Mahler’s Symphony No. 2 is today universally recognized as one of the most powerful pieces ever written. Conductor Benjamin Zander attests that “hearing a live performance of this vast and profoundly moving work is a communal experience, shared by the audience, the orchestra, the soloists, the chorus, and the awe-inspiring offstage horns and trumpets, which are positioned around the hall. For many people, their first hearing of the Mahler Second is one of life’s landmarks. I have lost track of how many people have come up to me over the years after a performance, tears in their eyes, telling me they had just had the most moving and inspiring musical experience of their lives. I always give them a hug, and, to be honest, there are usually tears in my eyes too.”
The complete Symphony No. 2 received its world premiere,
conducted by Mahler himself, on December 13, 1895.
Many of Vienna’s ultra-conservative critics were bewildered,
but the audience was swept off its feet.
Mahler’s sister Justine wrote: ”Such enthusiasm is seen only once in a lifetime! Afterward I saw grown men weeping…it was indescribable!”
Composer Arnold Schoenberg declared “I was seized with an excitement that expressed itself in the violent throbbing of my heart…a work of art can produce no greater effect than, when it transmits to the listener the emotions which raged in the creator...And I was overwhelmed, completely overwhelmed.” Schoenberg’s student and colleague, Alban Berg, was also moved by Mahler’s Second Symphony. “… I felt a sensation of complete solitude, as if there was nothing left but this music, and me listening to it.”
At the American premiere on December 8, 1908,
with Mahler again conducting, the “Resurrection” Symphony was likewise praised for its impressive depth.
And one can also detect a note of bewilderment and consternation in these New York reviews, which can only raise a smile now that the work has come to be regarded as one of the pinnacles of the Western canon.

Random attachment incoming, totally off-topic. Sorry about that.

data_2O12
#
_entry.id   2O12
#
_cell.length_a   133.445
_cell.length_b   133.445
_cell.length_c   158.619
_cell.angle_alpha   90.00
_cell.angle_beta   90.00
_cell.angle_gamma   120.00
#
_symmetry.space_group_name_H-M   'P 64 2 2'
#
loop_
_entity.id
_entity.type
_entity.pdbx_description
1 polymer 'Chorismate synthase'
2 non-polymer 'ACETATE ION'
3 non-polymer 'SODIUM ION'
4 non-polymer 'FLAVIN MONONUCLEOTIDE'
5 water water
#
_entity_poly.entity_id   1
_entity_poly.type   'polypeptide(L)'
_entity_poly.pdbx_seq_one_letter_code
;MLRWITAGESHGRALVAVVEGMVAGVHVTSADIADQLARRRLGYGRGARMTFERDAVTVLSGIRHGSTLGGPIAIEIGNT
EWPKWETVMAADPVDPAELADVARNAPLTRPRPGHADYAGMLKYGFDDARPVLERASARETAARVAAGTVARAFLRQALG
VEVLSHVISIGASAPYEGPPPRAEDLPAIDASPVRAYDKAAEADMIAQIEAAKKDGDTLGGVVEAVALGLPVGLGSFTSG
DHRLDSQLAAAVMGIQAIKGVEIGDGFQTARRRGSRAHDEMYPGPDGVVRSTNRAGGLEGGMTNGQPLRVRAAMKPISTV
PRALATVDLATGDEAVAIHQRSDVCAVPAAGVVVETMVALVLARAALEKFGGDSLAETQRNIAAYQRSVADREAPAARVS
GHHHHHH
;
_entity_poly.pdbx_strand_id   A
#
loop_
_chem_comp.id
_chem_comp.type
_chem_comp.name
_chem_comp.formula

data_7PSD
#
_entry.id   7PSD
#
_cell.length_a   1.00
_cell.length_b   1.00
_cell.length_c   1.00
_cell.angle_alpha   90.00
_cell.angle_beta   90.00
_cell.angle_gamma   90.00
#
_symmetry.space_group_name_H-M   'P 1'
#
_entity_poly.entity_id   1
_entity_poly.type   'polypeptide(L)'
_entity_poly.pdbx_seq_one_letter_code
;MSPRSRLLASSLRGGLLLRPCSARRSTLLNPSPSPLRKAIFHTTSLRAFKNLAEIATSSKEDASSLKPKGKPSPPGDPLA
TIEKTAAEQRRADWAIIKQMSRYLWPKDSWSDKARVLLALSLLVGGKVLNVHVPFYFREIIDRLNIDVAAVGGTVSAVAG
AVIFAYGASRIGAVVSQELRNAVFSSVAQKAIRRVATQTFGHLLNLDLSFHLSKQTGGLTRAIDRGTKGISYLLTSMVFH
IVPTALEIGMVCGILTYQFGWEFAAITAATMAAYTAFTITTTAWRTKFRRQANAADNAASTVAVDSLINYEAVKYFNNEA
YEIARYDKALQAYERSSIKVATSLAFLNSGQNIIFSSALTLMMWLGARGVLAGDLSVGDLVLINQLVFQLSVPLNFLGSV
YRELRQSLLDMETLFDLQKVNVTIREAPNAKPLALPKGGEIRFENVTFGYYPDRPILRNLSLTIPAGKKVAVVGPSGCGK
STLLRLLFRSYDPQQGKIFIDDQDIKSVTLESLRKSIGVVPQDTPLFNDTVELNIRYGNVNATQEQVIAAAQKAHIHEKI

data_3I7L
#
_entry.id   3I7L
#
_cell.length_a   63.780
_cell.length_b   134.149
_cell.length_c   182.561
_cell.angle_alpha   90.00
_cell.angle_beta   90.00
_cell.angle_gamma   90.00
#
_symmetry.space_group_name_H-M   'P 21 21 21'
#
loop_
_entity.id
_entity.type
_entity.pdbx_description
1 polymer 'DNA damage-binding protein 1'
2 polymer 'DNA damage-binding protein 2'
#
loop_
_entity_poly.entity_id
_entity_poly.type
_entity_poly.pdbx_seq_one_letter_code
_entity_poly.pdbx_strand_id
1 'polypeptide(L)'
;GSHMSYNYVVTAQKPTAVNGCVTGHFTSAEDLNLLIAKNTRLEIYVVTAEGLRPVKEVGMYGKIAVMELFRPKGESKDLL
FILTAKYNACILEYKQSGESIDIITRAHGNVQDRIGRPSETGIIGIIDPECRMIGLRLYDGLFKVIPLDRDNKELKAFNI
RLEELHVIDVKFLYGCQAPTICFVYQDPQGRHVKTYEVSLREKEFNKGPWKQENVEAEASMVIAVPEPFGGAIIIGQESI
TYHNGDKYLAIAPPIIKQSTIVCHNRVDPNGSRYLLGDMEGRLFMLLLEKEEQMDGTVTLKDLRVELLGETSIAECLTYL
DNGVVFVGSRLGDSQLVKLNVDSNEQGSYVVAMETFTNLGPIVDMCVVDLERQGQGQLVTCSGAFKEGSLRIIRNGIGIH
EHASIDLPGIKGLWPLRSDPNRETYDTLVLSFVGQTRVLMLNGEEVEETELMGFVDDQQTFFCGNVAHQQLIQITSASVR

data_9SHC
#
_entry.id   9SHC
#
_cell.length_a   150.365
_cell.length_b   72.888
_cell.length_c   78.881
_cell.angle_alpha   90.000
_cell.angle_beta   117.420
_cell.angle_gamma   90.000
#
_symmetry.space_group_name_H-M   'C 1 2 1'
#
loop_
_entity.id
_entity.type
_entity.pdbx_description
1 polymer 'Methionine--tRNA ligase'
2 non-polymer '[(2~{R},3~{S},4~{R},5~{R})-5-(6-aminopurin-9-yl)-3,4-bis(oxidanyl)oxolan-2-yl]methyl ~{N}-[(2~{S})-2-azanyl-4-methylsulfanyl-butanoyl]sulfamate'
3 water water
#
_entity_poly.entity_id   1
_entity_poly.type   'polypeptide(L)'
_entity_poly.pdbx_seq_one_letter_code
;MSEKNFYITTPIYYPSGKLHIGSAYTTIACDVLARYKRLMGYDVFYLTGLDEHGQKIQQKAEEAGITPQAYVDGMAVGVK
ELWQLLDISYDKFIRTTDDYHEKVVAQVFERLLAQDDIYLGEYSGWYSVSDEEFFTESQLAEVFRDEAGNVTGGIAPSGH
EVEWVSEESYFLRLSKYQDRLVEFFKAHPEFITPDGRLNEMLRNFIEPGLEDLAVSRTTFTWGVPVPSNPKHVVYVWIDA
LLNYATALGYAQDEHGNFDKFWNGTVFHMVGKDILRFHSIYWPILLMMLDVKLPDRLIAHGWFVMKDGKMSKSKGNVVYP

For the New York Times reviewer, Symphony No. 2 had passages of great power. “There are blood and iron in the music; there are tenderness and poetry of true elevation[…] in many respects a remarkable work, one that cannot fail profoundly to impress.” The New York Tribune reviewer was also impressed with Mahler’s ideas: “Beyond all doubt Mr. Mahler was deeply in earnest when he wrote this music, and of the beauty and insight of certain episodes there can be no doubt.“
“A masterpiece as irresistible in its impact as the pyramids”
It is this profound and immediately perceived beauty that has, in the decades since, swept away early trepidation about the expansive scope of the symphony and ushered it into the ranks of the greatest orchestral achievements. A sampling of recent reviews demonstrates how wholeheartedly critics and audiences have embraced this work in all its monumental intensity. The New York Times has described the “Resurrection” symphony as “not so much a symphony as a vast acoustical and mystical environment.” (“Bernstein's Conception Of Mahler's 'Resurrection'” by Donal Henahan, April 1, 1989) In 2011, Anthony Tomasini even identified Symphony No. 2 as “an ideal choice to help New Yorkers reflect, heal and persevere.” Indeed, Zander asserts that the "Resurrection" Symphony is “a masterpiece as irresistible in its impact as the pyramids” and that it often replaces Beethoven’s Ninth in memorial, celebratory, and festival concerts around the globe.
While the BPO’s performance of Mahler’s Symphony No. 2 on April 14 is sold out, you won’t want to miss the Boston Philharmonic Youth Orchestra with Mahler’s Symphony No. 6 on Sunday, April 23 at 3pm in Symphony Hall.